Re-visiting the Rim of the Paunsaugunt

Our last hike before heading north was an excursion along the western rim on the Paunsaugunt. If it isn’t obvious by now I am completely enamored by the collision of color and form where dark green conifer, pale meadow, cerulean sky, and the pinks and orange hues of rock intersect. To walk along the edge of the limestone just beyond the trees with thousands of feet of air beneath me and endless sky beyond me is something that I do not tire of. How such healthy forest can suddenly, improbably terminate in sheer two thousand foot drop offs, dissolving into spires and pinnacles is not a geological mystery – the uplifts and other tectonic activity 140 – 50 million years ago are well recorded – but it continues to amaze me every time. I love each of the elements independently – the stately spruce and fir, undulating high country meadows, dramatically-carved limestone, and limitless vistas and space – but together they are nothing short of magic, perfection, wonder.

We walked a combination of forest road and what I think was an ATV trail to where we ultimately emerged from the thick stand of fir trees onto the barren orange limestone. Despite our intent to walk a section of the rim we hadn’t seen before we realized that one of our previous explorations had overlapped where we were now after recognizing some of the formations but no matter: it’s an impressive stretch that will always be worth repeating. Once we got our bearings we walked south towards new ground alternating between rock and forest when the former became too unstable to safely cross.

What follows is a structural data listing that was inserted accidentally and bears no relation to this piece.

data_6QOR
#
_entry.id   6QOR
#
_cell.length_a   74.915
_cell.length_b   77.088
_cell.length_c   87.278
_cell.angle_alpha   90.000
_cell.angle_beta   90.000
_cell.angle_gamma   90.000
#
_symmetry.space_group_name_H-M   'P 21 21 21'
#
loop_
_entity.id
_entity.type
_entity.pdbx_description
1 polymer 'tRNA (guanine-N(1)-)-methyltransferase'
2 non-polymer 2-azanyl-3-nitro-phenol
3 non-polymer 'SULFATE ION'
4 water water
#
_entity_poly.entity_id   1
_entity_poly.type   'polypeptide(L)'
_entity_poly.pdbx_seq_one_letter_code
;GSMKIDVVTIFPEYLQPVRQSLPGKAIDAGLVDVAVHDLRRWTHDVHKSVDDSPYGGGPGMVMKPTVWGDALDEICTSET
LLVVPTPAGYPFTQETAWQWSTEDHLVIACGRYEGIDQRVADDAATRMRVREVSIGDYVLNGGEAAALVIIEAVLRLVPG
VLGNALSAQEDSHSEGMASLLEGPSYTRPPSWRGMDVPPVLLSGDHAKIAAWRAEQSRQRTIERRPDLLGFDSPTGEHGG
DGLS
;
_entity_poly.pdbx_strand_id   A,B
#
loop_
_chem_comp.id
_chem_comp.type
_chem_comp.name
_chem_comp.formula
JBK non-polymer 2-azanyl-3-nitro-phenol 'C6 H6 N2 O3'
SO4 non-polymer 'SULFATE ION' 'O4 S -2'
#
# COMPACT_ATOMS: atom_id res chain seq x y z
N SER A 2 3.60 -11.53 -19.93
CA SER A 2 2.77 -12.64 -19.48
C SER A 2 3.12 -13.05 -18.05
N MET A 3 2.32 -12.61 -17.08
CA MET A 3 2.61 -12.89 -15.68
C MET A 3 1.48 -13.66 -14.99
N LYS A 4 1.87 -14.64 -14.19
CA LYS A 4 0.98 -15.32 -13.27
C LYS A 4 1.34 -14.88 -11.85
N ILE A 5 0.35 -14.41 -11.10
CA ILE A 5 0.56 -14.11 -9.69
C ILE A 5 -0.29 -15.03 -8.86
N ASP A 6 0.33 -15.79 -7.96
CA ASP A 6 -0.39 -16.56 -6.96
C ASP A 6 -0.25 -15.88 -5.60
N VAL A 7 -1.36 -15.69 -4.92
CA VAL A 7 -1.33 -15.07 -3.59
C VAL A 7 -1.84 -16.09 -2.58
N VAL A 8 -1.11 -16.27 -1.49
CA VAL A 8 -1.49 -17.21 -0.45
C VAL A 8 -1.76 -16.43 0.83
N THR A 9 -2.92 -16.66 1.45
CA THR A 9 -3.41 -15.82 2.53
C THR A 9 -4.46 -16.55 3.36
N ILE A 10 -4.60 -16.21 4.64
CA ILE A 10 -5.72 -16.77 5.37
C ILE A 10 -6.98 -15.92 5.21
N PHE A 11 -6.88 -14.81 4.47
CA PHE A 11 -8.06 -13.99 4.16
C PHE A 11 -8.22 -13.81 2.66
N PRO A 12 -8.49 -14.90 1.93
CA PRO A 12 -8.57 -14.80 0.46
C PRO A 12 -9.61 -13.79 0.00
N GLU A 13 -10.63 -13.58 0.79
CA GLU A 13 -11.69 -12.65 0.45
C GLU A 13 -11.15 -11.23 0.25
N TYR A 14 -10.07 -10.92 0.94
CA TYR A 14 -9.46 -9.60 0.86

Though the fir and spruce and pine are relegated to the flatter ground where their roots can safely entangle the soil, the hardy bristlecone pine dares to extend onto the rocky slopes tenuously occupying any crevice in which it can extend its roots. Many of the bristlecones here are young – surely a product of continuous erosion at the edge of the cliffs – but within this forest there are clusters that been alive well over a thousand years, doggedly surviving the ridiculously poor soil, brutal winds, and freeze-thaw cycles that have succeeded in detering all other forms of life. To say the bristlecone pine is an incredible tree is an understatement; here, clinging to plunging limestone slopes and hoodoos since fractured from the cliffs, it is worthy of more than a moment’s notice.

When our time tracing the edge of the plateau ended we retreated to dirt, walking amongst the trees until we intersected with an old ATV trail that led us back to a road, and then our truck. It was a perfect few days and was everything I’d been looking forward to.